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GambitPlayer - Educative lesson in Pawn Endgames [8:53] 
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 GambitPlayer - Educative lesson in Pawn Endgames [8:53]
Poster: GambitPlayer
Rating Class: Class A (1800-2000) | Videos Made: 37
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Thu Jan 01, 2015 10:59 pm
King
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Joined: Sat Feb 12, 2011 11:10 am
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 Re: GambitPlayer - Educative lesson in Pawn Endgames [8:53]
Nice example.

I prefer the explanation via the three rank system combined with key squares as given in Hajenius & van Riemsdijk. For me it's more intuitive and generalized.
It goes like this:
1) Start by determining the key squares in the position.
2) Calculate the run of black's king to white's pawns.
3) If 2) does not work apply the three rank system technique which says:
7th rank is the axis (in this example), when black's king moves away from the axis, we move forward on the opposite side of the axis
when black's king returns to the axis we return to the axis on a square of same color (=opposition)

That technique saves a lot of calculation time and is extremely simple once you have determined the key squares.
Maybe I should do a video on that, as it is important for the CVTV chess course that I started to compile.


Fri Jan 02, 2015 6:05 am
Knight

Joined: Thu Aug 04, 2011 7:02 am
Posts: 53
Rating: 1800
Rating Class: Class A (1800-2000)
 Re: GambitPlayer - Educative lesson in Pawn Endgames [8:53]
[quote=Zeitnotakrobat] Nice example.

I prefer the explanation via the three rank system combined with key squares as given in Hajenius & van Riemsdijk. For me it's more intuitive and generalized.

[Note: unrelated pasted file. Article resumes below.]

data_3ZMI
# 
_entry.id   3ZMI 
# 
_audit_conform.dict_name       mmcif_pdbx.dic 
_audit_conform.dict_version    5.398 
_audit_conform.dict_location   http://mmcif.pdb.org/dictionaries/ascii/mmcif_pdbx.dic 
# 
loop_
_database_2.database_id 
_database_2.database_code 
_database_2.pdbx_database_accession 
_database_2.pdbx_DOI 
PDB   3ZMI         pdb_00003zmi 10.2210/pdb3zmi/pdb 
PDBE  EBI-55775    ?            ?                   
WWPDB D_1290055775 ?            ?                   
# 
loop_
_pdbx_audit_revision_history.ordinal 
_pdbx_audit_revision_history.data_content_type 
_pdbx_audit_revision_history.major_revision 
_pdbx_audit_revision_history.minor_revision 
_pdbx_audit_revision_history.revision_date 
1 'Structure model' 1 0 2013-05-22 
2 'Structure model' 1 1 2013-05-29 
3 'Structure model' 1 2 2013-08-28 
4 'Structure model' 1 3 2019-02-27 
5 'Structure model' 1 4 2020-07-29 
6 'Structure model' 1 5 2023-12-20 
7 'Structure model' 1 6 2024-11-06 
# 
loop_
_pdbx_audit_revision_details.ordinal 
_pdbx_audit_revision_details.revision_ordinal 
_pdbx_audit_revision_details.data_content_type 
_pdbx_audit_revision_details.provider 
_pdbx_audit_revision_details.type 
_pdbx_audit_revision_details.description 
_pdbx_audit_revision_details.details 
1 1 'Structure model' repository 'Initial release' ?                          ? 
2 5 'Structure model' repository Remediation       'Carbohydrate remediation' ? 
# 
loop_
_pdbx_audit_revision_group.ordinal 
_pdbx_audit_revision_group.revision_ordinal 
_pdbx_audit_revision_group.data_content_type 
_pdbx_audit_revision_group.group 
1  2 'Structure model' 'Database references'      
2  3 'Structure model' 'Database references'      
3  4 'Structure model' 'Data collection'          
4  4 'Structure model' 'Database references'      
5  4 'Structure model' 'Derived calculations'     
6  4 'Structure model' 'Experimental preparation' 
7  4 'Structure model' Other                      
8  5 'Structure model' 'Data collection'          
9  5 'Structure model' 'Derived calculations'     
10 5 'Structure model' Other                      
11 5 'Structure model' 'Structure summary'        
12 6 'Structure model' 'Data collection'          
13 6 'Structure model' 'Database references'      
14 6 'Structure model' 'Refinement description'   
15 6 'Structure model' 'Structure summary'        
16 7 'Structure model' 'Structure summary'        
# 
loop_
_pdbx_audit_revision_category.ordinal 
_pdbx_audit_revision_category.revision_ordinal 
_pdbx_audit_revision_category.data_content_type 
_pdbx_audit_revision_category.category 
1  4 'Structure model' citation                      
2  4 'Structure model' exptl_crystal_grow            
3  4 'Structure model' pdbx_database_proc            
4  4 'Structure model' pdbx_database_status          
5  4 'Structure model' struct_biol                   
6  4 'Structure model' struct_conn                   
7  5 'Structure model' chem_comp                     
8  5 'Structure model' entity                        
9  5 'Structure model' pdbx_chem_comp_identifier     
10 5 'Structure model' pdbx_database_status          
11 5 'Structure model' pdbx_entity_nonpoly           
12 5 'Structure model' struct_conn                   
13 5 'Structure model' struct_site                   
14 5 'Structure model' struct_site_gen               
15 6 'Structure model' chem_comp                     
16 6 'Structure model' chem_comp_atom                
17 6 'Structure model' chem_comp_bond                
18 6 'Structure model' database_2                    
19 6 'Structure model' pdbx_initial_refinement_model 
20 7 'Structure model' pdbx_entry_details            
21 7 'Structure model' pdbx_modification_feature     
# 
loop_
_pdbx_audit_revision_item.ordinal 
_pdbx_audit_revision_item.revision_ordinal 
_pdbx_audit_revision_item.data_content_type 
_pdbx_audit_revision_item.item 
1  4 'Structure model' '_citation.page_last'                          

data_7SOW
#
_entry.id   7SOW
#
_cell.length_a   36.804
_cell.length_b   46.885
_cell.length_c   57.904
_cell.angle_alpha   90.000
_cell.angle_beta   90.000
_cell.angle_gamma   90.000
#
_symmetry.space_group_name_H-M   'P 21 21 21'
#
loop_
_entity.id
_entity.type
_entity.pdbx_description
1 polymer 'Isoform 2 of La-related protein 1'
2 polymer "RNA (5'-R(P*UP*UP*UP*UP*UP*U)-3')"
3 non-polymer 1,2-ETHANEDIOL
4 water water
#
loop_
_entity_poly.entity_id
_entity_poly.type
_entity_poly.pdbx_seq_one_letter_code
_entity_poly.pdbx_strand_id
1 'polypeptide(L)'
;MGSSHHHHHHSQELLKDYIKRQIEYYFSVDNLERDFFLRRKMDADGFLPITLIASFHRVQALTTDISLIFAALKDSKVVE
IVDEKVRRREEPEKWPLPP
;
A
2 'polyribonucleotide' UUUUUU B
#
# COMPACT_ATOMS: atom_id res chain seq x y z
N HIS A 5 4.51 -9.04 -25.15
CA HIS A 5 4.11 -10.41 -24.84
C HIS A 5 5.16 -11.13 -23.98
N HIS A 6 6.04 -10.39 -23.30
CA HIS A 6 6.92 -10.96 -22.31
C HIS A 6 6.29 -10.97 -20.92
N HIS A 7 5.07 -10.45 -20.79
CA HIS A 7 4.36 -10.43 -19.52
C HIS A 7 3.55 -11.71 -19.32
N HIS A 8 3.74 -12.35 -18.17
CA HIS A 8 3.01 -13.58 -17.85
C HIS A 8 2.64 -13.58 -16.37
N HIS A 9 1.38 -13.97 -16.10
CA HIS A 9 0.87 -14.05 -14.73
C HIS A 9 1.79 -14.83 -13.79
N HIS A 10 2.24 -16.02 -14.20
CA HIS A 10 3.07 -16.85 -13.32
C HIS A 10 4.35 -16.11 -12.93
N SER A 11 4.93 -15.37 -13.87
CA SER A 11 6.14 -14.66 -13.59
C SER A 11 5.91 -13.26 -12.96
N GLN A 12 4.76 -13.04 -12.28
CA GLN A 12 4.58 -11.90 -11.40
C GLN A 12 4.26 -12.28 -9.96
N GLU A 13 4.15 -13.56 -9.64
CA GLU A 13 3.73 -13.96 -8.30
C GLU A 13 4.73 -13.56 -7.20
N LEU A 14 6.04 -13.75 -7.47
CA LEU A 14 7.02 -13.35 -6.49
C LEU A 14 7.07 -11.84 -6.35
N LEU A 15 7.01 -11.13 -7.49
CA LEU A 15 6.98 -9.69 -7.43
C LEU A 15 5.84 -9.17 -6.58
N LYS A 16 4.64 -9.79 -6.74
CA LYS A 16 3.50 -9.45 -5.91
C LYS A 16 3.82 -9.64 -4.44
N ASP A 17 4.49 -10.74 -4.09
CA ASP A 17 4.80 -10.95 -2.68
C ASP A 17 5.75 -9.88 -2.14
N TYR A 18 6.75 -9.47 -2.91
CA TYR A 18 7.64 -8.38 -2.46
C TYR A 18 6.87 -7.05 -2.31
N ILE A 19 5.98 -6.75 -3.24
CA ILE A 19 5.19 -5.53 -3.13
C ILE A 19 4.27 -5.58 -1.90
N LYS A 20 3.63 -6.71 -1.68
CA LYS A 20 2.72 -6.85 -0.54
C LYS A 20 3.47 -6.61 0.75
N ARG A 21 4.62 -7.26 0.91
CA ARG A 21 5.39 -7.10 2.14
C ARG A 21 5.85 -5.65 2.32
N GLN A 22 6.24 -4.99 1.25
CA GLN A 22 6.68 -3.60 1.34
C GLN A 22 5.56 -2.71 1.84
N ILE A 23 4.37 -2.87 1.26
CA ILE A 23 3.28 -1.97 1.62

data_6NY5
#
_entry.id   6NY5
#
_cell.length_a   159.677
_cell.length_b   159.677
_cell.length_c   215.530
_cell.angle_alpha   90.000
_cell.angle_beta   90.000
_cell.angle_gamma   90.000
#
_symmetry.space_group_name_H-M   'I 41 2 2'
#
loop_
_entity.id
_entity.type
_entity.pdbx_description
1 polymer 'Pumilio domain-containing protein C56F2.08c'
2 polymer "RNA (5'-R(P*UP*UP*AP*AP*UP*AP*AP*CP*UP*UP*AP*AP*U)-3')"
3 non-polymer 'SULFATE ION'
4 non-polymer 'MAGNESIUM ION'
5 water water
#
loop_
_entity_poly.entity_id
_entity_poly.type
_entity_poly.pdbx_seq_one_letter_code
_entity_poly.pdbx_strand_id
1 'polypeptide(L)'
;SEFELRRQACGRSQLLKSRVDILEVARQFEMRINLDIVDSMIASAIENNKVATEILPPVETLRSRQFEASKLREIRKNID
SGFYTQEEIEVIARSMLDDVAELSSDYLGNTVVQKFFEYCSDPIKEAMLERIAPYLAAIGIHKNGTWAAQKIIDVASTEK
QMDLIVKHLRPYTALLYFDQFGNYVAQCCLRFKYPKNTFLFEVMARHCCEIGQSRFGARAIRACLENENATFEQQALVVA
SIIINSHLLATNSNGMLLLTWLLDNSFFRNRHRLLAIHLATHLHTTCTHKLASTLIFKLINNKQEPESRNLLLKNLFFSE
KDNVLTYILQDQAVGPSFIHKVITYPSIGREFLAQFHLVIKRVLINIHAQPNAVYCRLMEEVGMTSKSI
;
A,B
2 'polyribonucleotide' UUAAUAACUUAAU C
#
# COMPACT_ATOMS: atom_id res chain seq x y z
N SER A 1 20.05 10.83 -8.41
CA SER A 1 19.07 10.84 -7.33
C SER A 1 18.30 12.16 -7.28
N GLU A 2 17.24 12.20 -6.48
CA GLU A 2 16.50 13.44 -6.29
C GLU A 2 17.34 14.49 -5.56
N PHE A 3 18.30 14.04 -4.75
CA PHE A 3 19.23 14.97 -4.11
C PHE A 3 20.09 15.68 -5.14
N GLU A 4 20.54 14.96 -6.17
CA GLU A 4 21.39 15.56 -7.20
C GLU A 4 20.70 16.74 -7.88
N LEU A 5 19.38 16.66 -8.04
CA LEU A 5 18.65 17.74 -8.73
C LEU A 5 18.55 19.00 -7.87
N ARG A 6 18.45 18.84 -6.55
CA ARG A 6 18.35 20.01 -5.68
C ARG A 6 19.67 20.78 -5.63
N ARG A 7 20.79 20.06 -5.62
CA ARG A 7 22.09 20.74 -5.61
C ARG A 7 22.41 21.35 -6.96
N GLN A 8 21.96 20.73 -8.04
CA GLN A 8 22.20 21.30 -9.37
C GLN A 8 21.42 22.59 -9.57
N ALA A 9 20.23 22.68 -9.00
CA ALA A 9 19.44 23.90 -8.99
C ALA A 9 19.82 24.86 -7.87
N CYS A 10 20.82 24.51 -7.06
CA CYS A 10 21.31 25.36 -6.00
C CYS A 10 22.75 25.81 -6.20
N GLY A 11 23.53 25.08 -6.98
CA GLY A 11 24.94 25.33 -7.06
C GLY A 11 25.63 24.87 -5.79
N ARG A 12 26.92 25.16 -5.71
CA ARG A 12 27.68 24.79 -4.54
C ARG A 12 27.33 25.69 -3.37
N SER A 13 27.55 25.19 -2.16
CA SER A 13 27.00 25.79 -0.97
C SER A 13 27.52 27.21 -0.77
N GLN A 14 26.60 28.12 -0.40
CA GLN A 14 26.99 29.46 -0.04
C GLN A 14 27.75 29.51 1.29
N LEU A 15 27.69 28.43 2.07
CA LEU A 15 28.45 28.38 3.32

It goes like this:
1) Start by determining the key squares in the position.
2) Calculate the run of black's king to white's pawns.
3) If 2) does not work apply the three rank system technique which says:
7th rank is the axis (in this example), when black's king moves away from the axis, we move forward on the opposite side of the axis
when black's king returns to the axis we return to the axis on a square of same color (=opposition)

That technique saves a lot of calculation time and is extremely simple once you have determined the key squares.
Maybe I should do a video on that, as it is important for the CVTV chess course that I started to compile.[/quote]

HI, Thankyou.

Yes you might be right that your example is easier for people to learn ;) You should do a video about it.
But if you know the concept of opposition then this video should be good enough as well. I took this example from GM Karsten Mueller, who is an expert in endgames. So you are right, first determine the key squares, and then look how to make progress, also calculate the counter attack as shown in this video, and then take the right form of opposition and invade through the 7th or 8th rank.


Fri Jan 02, 2015 1:27 pm
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